The office of the President is perhaps the single most important office within the American federal government, as the office of the President is imbued with the powers of the executive branch of the American government according to Article II of the Constitution.
The powers granted to the office of the President have grown over the years in a de facto sense if not a de jure sense. Presidents are technically granted only the power to either sign or to veto any legislation that comes to them from Congress, but Presidents are most often considered to have significant influence over the legislative agenda of Congress in the modern world, as a result of Presidents leading their parties.
At the current point in time, the term Executive Office of the President of the United States actually refers to a number of different individuals who serve the President of the United States as his or her immediate staff members. Most Presidents for a number of decades past have had such an Executive Office of the President, consisting of his or her staff such as the Press Secretary, the Chief of Staff, the Chair of the Council of Economic Advisers, the Assistant to the President for National Security Affairs, the Director of the Office of Management and Budget, and so on.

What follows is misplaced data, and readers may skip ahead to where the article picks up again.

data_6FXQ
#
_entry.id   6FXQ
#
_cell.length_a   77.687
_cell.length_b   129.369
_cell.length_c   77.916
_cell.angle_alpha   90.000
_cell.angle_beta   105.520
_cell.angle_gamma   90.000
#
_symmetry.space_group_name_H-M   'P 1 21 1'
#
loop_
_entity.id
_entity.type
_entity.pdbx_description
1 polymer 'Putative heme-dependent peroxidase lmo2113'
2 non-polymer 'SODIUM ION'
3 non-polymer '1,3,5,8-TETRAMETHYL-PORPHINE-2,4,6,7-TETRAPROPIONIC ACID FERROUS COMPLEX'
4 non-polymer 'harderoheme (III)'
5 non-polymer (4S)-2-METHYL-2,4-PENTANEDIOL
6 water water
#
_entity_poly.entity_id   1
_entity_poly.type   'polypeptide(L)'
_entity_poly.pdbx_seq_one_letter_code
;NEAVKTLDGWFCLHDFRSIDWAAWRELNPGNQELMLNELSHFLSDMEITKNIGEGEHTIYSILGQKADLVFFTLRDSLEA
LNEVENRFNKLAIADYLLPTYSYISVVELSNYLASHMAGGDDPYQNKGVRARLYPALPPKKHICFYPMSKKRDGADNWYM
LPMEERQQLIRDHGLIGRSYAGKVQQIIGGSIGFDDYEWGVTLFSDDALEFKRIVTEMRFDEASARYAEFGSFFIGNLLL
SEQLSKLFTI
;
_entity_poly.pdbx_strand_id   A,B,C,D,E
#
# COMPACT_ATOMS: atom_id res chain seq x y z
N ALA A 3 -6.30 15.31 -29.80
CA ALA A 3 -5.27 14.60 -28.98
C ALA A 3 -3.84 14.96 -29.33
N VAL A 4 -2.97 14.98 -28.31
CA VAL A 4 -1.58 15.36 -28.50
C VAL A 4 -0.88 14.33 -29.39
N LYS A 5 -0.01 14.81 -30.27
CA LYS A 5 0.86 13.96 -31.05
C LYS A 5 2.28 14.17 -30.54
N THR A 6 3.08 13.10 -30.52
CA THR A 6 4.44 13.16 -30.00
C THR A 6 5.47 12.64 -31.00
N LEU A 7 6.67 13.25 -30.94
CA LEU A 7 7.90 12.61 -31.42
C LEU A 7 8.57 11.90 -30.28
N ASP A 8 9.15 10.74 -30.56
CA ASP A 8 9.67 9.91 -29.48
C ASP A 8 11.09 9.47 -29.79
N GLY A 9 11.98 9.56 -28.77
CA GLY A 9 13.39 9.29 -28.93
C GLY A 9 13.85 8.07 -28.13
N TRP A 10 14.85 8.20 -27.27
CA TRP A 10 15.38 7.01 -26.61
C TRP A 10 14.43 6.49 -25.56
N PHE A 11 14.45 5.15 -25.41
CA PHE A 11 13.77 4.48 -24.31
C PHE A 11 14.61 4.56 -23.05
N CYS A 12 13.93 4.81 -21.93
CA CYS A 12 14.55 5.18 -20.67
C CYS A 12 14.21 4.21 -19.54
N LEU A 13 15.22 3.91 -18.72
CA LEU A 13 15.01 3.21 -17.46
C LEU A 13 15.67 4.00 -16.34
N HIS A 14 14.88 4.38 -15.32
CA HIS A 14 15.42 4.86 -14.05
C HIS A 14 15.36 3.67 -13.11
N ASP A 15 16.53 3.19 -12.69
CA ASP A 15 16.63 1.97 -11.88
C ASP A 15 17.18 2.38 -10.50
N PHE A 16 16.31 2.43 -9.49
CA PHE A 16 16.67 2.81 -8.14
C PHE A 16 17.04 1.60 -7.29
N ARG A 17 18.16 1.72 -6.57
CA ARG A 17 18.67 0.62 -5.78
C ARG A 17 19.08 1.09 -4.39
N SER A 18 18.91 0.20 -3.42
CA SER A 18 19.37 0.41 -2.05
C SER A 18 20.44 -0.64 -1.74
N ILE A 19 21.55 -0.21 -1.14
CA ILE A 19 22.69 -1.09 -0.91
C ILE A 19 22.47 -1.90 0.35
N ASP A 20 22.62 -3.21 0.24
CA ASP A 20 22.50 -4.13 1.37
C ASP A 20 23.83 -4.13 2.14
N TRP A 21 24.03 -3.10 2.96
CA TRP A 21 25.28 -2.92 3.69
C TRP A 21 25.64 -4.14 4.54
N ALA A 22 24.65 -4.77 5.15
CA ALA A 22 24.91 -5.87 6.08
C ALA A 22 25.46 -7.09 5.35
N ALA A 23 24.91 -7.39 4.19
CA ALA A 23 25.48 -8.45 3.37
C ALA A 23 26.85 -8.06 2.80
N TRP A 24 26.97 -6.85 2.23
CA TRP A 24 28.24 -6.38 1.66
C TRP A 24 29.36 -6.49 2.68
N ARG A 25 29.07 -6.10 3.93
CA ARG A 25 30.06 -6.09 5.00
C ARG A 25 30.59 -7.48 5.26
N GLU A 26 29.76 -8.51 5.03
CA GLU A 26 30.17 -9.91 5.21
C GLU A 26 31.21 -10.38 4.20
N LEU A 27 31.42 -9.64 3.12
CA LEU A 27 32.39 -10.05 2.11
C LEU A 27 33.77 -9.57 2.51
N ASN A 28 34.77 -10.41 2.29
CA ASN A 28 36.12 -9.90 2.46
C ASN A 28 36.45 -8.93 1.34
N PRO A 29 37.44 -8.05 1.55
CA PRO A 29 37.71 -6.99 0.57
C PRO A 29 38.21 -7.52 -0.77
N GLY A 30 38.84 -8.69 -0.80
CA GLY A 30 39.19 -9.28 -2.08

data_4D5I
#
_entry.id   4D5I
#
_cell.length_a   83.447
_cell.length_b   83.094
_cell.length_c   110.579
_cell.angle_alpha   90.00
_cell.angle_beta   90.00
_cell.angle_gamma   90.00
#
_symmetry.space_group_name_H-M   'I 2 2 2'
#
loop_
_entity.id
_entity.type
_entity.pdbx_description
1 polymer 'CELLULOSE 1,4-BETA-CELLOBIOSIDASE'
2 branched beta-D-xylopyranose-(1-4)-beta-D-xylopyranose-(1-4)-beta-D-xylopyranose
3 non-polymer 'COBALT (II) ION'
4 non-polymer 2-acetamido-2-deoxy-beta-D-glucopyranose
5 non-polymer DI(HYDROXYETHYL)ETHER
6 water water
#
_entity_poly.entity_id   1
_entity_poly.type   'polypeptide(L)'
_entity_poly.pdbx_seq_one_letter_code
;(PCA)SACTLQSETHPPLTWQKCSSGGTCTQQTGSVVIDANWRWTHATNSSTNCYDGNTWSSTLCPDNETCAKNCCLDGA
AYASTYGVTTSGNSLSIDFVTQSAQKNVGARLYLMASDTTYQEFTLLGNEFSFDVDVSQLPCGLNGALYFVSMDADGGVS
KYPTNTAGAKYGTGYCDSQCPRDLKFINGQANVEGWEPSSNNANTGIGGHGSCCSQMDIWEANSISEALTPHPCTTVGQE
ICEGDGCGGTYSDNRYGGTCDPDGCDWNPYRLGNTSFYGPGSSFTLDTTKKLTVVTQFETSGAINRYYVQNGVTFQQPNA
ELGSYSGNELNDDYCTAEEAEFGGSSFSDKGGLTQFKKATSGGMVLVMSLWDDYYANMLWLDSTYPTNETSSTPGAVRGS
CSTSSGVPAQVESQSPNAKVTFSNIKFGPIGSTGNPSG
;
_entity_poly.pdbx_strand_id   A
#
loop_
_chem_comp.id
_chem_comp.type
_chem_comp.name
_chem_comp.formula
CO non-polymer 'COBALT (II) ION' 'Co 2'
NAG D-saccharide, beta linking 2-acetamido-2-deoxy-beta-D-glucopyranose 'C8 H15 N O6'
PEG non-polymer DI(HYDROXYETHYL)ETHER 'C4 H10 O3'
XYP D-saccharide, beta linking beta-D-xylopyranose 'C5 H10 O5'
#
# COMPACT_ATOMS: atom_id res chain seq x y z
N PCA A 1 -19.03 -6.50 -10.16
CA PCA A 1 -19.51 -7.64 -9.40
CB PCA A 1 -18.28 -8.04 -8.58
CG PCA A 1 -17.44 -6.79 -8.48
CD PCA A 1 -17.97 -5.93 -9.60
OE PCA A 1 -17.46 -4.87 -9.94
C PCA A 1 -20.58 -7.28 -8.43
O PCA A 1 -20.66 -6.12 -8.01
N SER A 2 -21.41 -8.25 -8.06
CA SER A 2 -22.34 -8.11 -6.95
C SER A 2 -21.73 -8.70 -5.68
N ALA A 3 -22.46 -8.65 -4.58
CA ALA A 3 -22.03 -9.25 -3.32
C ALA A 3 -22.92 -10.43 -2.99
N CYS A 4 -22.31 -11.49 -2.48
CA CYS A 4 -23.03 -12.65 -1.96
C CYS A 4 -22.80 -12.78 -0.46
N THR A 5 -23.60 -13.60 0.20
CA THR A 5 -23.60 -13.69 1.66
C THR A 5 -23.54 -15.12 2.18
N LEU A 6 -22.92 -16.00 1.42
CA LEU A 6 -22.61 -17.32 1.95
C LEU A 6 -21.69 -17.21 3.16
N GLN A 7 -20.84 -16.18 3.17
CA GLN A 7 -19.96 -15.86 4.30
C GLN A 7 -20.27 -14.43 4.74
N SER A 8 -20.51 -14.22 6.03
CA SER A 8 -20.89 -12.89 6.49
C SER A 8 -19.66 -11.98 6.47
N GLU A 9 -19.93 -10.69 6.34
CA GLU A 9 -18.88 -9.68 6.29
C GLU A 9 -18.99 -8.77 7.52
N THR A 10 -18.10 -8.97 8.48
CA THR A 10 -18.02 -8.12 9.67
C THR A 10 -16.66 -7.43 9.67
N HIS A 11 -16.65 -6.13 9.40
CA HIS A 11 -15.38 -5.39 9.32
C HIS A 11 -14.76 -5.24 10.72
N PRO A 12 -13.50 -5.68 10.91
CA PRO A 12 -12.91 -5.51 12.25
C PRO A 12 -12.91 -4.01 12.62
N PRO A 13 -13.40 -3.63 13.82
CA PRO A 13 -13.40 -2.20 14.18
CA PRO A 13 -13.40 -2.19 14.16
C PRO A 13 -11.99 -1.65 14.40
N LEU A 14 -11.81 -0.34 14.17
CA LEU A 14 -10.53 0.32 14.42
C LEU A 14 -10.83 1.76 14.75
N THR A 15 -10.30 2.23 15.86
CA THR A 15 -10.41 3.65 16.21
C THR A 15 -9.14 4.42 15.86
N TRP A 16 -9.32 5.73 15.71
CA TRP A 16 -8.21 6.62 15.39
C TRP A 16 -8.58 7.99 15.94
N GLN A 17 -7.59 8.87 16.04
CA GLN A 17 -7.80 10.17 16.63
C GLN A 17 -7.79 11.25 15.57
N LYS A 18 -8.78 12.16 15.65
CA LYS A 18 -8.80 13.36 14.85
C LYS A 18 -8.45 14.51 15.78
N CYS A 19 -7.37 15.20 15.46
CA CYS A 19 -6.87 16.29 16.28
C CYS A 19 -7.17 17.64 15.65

These different members of the Executive Office of the President were all formed as a result of action taken by President Franklin D. Roosevelt when he convinced Congress to implement the Reorganization Act of 1939.